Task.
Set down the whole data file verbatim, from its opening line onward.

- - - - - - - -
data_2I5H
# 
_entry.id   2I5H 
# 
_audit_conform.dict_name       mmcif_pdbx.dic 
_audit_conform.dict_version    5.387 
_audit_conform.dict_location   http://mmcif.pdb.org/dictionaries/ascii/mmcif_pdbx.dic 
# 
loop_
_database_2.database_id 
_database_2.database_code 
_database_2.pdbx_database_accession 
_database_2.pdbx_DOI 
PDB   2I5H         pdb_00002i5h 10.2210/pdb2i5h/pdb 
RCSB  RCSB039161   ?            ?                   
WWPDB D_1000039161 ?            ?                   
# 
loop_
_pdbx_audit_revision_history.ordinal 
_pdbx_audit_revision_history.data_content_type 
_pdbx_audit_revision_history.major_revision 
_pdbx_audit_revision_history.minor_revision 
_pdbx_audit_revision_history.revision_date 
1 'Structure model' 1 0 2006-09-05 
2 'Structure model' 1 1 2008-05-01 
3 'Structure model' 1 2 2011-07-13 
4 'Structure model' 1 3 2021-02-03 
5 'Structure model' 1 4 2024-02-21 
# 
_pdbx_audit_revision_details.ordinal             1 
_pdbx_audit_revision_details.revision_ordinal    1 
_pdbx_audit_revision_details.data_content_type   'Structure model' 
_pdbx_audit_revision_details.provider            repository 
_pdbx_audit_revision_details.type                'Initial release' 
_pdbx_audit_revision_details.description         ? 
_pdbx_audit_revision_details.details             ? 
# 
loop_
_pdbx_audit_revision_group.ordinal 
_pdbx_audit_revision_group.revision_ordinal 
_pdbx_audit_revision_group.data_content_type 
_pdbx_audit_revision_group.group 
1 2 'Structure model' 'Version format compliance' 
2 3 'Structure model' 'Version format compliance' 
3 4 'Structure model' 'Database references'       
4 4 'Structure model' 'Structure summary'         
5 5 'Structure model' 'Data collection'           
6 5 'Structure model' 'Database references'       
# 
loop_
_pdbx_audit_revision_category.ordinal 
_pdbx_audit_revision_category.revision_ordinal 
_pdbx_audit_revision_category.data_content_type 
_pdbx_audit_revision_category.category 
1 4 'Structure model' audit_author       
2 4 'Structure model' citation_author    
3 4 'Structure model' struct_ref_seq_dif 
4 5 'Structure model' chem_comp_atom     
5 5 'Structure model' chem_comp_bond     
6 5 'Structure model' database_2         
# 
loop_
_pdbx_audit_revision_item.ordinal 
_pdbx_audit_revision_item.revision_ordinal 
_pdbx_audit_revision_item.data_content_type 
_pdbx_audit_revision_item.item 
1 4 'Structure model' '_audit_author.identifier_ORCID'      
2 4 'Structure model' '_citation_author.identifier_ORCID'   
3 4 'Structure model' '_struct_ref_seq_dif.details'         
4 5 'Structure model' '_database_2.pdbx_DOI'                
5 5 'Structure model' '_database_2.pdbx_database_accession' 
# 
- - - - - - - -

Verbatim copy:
data_2I5H
# 
_entry.id   2I5H 
# 
_audit_conform.dict_name       mmcif_pdbx.dic 
_audit_conform.dict_version    5.387 
_audit_conform.dict_location   http://mmcif.pdb.org/dictionaries/ascii/mmcif_pdbx.dic 
# 
loop_
_database_2.database_id 
_database_2.database_code 
_database_2.pdbx_database_accession 
_database_2.pdbx_DOI 
PDB   2I5H         pdb_00002i5h 10.2210/pdb2i5h/pdb 
RCSB  RCSB039161   ?            ?                   
WWPDB D_1000039161 ?            ?                   
# 
loop_
_pdbx_audit_revision_history.ordinal 
_pdbx_audit_revision_history.data_content_type 
_pdbx_audit_revision_history.major_revision 
_pdbx_audit_revision_history.minor_revision 
_pdbx_audit_revision_history.revision_date 
1 'Structure model' 1 0 2006-09-05 
2 'Structure model' 1 1 2008-05-01 
3 'Structure model' 1 2 2011-07-13 
4 'Structure model' 1 3 2021-02-03 
5 'Structure model' 1 4 2024-02-21 
# 
_pdbx_audit_revision_details.ordinal             1 
_pdbx_audit_revision_details.revision_ordinal    1 
_pdbx_audit_revision_details.data_content_type   'Structure model' 
_pdbx_audit_revision_details.provider            repository 
_pdbx_audit_revision_details.type                'Initial release' 
_pdbx_audit_revision_details.description         ? 
_pdbx_audit_revision_details.details             ? 
# 
loop_
_pdbx_audit_revision_group.ordinal 
_pdbx_audit_revision_group.revision_ordinal 
_pdbx_audit_revision_group.data_content_type 
_pdbx_audit_revision_group.group 
1 2 'Structure model' 'Version format compliance' 
2 3 'Structure model' 'Version format compliance' 
3 4 'Structure model' 'Database references'       
4 4 'Structure model' 'Structure summary'         
5 5 'Structure model' 'Data collection'           
6 5 'Structure model' 'Database references'       
# 
loop_
_pdbx_audit_revision_category.ordinal 
_pdbx_audit_revision_category.revision_ordinal 
_pdbx_audit_revision_category.data_content_type 
_pdbx_audit_revision_category.category 
1 4 'Structure model' audit_author       
2 4 'Structure model' citation_author    
3 4 'Structure model' struct_ref_seq_dif 
4 5 'Structure model' chem_comp_atom     
5 5 'Structure model' chem_comp_bond     
6 5 'Structure model' database_2         
# 
loop_
_pdbx_audit_revision_item.ordinal 
_pdbx_audit_revision_item.revision_ordinal 
_pdbx_audit_revision_item.data_content_type 
_pdbx_audit_revision_item.item 
1 4 'Structure model' '_audit_author.identifier_ORCID'      
2 4 'Structure model' '_citation_author.identifier_ORCID'   
3 4 'Structure model' '_struct_ref_seq_dif.details'         
4 5 'Structure model' '_database_2.pdbx_DOI'                
5 5 'Structure model' '_database_2.pdbx_database_accession' 
# 